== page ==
Despite the presence of Japanese soldiers, Sikatuna was still a haven for evacuees, not just from the neighboring towns, but from the province of Cebu as well. The most famous of them was DON MARIANO JESUS CUENCO who, after the war, became Senator and later, Secretary of Public Works. In sum, the Japanese period in Sikatuna was characterized by order and harmony, thus, peace reigned in this small town, albeit it was war time elsewhere in the country and in the world.

The ten (10) barangays that now comprise the Municipality of Sikatuna were actually taken off from three (3) neighboring old municipalities, namely:
Albur, Loboc, and Balilihan. In the original Municipal Ordinance Converting Barrio Cornago into a municipality, the municipal boundary was defined as the Barrio Cornago plus four (4) northern barrios of Albur, namely: Libjo, Abucay Sur, Abucay Norte, and Can-agong. But thru the able representation of Don Miguel Oppus (Tan Igue) to the office of Senator Jose A. Clarin, the territorial boundary was increased by taking out two (2) barrios from Loboc, namely: Cambuac Sur and Cambuac Norte; and also two barrios from Balilihan, namely: Badiang and Bahay-bahay. And in the final draft, Barrio Cornago was divided into two (2) barrios and renamed as Poblacion Uno and Poblacion Dos. Hence, Sikatuna has now ten (10) barrios/barangays, namely: 1) Poblacion Uno; 2) Poblacion Dos; 3) Bahay-bahay; 4) Badiang; 5) Cambuac Norte; 6) Cambuac Sur; 7) Libjo; 8) Abucay Sur; 9) Abucay Norte; and, 10) Can-agong.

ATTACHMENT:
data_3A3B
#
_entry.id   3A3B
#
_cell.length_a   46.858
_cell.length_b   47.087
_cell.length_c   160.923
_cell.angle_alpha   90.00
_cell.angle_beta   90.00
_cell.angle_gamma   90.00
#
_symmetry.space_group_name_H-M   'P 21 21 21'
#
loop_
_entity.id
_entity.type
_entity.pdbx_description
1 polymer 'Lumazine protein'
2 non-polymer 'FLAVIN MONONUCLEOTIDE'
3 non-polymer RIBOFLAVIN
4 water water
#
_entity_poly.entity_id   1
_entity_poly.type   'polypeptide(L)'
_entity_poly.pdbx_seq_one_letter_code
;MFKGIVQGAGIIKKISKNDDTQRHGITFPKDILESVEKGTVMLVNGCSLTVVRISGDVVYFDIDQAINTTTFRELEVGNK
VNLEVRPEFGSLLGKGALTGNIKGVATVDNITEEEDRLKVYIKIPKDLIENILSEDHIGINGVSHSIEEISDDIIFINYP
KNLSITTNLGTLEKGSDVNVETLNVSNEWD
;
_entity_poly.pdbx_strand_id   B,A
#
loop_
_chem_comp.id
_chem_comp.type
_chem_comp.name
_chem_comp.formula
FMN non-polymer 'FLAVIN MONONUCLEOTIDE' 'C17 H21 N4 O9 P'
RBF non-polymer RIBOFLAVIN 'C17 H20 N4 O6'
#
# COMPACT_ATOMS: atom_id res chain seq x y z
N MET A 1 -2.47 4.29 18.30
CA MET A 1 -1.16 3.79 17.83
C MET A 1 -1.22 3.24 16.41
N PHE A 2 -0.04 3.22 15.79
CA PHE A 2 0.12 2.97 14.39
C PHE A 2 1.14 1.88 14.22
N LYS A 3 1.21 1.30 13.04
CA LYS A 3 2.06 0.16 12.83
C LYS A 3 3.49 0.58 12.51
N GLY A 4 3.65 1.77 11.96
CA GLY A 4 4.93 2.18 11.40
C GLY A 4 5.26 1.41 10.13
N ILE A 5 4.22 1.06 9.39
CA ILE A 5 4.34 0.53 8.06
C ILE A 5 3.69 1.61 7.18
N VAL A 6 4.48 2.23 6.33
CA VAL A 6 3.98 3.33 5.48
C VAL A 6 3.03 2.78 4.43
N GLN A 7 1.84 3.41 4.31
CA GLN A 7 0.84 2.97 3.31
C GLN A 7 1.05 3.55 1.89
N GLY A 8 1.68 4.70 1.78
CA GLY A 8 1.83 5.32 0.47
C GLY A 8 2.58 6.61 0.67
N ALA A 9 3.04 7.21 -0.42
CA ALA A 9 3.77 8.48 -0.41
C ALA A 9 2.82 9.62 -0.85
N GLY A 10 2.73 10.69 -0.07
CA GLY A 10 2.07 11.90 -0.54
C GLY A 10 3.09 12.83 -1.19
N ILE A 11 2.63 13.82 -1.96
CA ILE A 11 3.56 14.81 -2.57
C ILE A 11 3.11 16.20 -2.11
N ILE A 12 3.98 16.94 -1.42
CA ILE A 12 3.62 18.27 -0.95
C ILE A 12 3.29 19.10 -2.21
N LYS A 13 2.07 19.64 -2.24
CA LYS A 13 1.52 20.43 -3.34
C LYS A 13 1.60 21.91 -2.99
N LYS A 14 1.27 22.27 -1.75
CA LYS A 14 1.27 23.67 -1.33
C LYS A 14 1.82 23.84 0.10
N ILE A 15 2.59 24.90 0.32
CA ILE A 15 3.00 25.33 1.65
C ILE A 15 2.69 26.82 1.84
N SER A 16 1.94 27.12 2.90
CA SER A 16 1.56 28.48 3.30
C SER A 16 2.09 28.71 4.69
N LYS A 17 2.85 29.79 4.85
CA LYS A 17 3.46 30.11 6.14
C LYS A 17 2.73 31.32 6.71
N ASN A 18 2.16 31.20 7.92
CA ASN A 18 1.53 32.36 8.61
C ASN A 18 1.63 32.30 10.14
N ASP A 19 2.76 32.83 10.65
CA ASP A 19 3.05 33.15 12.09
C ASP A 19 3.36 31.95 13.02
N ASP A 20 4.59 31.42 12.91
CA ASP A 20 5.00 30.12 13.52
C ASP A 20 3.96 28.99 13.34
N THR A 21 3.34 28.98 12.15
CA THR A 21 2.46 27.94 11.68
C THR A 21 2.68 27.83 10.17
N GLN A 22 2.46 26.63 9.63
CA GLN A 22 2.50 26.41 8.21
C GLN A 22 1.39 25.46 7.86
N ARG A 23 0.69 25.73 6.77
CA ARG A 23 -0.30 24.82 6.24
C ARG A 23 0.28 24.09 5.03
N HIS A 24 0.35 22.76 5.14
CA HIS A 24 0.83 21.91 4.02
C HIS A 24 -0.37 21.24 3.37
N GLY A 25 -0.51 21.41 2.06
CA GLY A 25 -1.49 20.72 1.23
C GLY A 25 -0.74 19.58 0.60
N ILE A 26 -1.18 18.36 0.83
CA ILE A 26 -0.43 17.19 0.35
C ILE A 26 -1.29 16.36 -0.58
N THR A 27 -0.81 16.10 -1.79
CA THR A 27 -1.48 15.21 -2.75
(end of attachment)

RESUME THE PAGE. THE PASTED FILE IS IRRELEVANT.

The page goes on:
NOTE:
I hope this will be of help to anyone who needs to know about our past. But human as we are, this is not a perfect piece of work, so please call my attention in case there may be some imperfections or omissions in my historical facts. Lastly, I would like to give the credit to where it is due. I learned all these facts from Mr. FORTUNATO O. AHAT, Retired School Principal, Sikatuna Central Elementary School, who just turned 85 years old last June 13, 2007.

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REVISED PENAL CODE

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Domestic Adoption Act of 1998

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NEW FAMILY CODE

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CIVIL CODE OF THE PHILIPPINES

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Local Government Code of 1991